• Losing My Senses

    by Christy Carl-Sillman

    In the summer of 1996, at church camp, we were asked to take a vow of silence for an entire day. This was intended to be an exercise in meditation and self reflection. I had the hardest time with it. After all, I am a very chatty individual, and we were at summer camp for goodness sakes! That day seemed to drag on and I about exploded with words when the sun finally set.

    Little did I know that only a few years later that same silence would be a prison I would live in for almost two years.

    Part of the pre-op process is to go over a signed consent where the physician explains the potential complications which may occur. You can imagine the list my surgeon had to cover prior to my open heart surgery. At 17, I was the one signing the consent, and because I was focusing on the “death and dismemberment” part of the list, I tuned out the rest. This wasn’t exactly an elective surgery, so it didn’t really matter.

    I had BIG dreams at 17. I was a theater geek, who lived to act, sing, and dance. I had just graduated high school and was planning on attending college as a theater major. Then at some point I would head off to Hollywood to become a star.

    Ahhh, to be that naïve again.

    I am an incredibly social person, always trying to be the life of the party. One of my general goals in life has always included making people laugh.

    So, when I woke up after surgery, elated to be alive, you can only imagine my horror when I opened my mouth to say “I love you” to my family, and nothing more than a weak breathy whisper escaped my lips.

    I don’t remember “you may lose your voice and thus all your dreams of being an actress” being on that list of complications. Apparently there was some medical equivalent of that, which obviously I didn’t understand.

    The doctors explained that there is a large nerve which runs down the chest which the surgeon had to get through on his way to my heart, and that this nerve controls a lot of things, including my diaphragm and vocal chords. They suspected the surgeon bumped the nerve causing the left side of my diaphragm and left vocal cord to become paralyzed. They had no way to tell how long it would take for the nerve to regenerate, but “hopefully only a few days”. The surgeon was adamant that he did not cut the nerve. So I was discharged home with a “wait and see” approach to the issue.

    I spent the next few months recovering physically from having my chest sawed through and ribs cracked open, but fell into a deep depression as every morning I woke up and spoke out loud to myself in a test to see if my voice had returned over night. All I would ever hear was a faint whisper.

    You can probably think of several ways being mute would suck, but here are my top 5:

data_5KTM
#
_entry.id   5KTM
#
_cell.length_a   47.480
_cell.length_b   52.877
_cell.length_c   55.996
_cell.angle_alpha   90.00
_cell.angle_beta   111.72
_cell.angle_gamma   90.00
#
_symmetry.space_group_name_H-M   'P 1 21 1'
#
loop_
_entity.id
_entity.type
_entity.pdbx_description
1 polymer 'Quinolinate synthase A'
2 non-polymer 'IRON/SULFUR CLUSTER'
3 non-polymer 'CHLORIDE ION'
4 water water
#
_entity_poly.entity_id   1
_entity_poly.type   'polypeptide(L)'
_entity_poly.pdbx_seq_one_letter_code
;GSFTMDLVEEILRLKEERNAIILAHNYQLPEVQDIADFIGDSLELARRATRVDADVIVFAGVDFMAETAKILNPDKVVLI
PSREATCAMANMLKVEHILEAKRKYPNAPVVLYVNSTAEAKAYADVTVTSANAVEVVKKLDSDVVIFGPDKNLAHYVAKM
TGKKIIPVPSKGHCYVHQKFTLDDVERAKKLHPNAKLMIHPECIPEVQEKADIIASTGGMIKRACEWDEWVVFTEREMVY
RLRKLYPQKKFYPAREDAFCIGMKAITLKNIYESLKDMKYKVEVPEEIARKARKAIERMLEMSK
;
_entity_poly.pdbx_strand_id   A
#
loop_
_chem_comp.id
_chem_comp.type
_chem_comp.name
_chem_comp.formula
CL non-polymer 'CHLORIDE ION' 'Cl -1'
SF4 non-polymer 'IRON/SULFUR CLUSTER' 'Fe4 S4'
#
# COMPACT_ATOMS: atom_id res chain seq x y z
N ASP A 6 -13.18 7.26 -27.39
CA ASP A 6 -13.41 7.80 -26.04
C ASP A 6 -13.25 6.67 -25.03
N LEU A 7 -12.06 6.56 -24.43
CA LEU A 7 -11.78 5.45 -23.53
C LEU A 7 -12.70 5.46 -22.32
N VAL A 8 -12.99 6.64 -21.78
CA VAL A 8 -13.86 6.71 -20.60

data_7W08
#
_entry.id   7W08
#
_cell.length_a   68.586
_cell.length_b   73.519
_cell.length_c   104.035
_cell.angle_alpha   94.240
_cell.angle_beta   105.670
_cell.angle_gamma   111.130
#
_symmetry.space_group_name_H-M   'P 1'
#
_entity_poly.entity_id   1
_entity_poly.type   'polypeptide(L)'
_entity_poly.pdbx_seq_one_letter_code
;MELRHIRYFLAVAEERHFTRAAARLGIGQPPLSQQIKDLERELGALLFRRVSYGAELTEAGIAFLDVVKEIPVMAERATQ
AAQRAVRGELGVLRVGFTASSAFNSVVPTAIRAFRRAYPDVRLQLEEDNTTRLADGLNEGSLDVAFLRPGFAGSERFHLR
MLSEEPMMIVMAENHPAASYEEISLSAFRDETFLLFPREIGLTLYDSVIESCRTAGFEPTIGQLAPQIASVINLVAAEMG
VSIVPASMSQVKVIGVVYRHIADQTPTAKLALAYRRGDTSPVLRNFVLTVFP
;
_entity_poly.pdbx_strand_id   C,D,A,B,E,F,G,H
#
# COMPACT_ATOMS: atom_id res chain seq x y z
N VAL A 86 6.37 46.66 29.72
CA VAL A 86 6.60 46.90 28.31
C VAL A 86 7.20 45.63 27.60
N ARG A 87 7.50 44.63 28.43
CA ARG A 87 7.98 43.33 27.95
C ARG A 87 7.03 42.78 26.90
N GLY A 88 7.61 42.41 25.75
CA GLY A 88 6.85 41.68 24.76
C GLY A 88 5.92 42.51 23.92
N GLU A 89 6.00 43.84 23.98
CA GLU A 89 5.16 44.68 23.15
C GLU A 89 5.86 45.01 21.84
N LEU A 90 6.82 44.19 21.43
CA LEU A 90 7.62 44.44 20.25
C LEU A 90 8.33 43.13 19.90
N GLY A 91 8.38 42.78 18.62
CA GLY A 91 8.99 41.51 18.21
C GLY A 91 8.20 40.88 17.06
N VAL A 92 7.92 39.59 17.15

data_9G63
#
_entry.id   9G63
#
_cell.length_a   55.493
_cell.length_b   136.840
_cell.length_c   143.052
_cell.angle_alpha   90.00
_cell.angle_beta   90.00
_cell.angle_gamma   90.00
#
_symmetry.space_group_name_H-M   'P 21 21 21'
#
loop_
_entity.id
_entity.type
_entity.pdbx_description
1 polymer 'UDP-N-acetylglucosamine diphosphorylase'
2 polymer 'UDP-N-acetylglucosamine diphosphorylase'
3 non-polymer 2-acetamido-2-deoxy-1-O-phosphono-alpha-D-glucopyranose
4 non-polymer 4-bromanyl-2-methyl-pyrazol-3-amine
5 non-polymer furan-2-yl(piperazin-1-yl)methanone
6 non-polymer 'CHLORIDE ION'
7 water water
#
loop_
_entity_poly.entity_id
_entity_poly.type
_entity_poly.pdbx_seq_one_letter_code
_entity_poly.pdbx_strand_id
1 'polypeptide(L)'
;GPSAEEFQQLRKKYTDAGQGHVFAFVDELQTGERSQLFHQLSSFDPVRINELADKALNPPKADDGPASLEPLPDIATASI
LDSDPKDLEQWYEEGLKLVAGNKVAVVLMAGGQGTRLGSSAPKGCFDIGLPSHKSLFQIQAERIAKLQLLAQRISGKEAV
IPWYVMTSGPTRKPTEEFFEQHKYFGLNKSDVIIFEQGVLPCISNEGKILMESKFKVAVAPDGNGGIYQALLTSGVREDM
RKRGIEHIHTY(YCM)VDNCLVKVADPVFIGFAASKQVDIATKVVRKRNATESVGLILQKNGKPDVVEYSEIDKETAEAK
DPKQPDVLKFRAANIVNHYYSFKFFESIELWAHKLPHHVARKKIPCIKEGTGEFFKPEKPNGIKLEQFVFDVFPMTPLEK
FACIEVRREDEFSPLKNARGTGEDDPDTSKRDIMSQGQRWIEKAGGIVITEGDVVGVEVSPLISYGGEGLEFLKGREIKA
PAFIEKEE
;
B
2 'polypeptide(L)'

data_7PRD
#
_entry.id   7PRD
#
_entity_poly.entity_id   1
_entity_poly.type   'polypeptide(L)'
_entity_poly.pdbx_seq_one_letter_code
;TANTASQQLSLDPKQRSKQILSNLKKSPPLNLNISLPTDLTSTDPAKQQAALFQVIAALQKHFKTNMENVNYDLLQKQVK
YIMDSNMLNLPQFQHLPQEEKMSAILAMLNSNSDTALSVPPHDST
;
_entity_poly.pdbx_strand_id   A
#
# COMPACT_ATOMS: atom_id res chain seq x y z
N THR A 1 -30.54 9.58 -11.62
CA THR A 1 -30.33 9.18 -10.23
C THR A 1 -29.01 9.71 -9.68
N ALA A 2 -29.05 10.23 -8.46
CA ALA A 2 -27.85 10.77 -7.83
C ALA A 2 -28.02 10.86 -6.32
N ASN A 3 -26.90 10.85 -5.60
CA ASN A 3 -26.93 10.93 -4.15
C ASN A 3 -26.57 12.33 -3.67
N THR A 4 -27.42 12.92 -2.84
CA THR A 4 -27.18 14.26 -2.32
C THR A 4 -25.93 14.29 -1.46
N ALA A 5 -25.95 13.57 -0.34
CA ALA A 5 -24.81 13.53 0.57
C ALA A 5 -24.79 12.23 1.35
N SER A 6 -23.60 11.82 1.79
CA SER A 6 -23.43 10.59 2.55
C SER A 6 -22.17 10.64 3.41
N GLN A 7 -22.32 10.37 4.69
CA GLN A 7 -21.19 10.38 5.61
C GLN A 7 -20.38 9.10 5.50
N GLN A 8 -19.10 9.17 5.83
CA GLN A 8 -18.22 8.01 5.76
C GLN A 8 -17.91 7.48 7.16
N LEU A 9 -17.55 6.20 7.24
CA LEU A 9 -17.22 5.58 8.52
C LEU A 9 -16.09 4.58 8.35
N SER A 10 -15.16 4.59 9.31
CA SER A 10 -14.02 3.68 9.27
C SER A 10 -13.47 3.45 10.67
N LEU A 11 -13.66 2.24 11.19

1) Going through a fast food drive-thru only to have the operator say “hello! Is anyone there?” as you try to whisper out your order.

    2) Not being able to sing in the car or shower.

    3) People constantly saying “oh stay away I don’t want to get sick!”

    4) Trying to socialize with that cute guy at a raging party.

    5) “What?” “Huh?” “Speak up!”

    I saw an ENT who offered to do surgery to correct it. I said no. I had had my fill of surgeries.

    I started college and entered as a theater major. I even got my first job. Over time I morphed into this shy and reserved person, and became a really good listener. Nothing like who I was before the surgery.

    I questioned God a lot about why this would happen, but eventually I climbed out of my depression and realized that I was lucky to even be alive, and I just needed to make the best of my situation. Maybe I would become a world famous mime?

    Well, many years later, long after my right vocal cord started doing the work for the left one and I regained a new breathy and raspy voice, I discovered that this period in my life served as an extended self reflection and meditation. Monks voluntarily take a vow of silence, but since mine was forced upon me I think I had a different type of self meditation.

    I never would have figured out that I didn’t need a college degree to be an actress and therefore discovered a passion for health education and health care without my silent prison.

    I don’t think I would be the self-reflective and empathetic person I am today.

    I truly believe everything happens for a reason. I am who I am because of the personal growth this “handicap” provided me. You never really know what you have until you lose it. Besides, I like my new voice, and I can sing now – every single day to my son. He is all the audience I’ll ever need.

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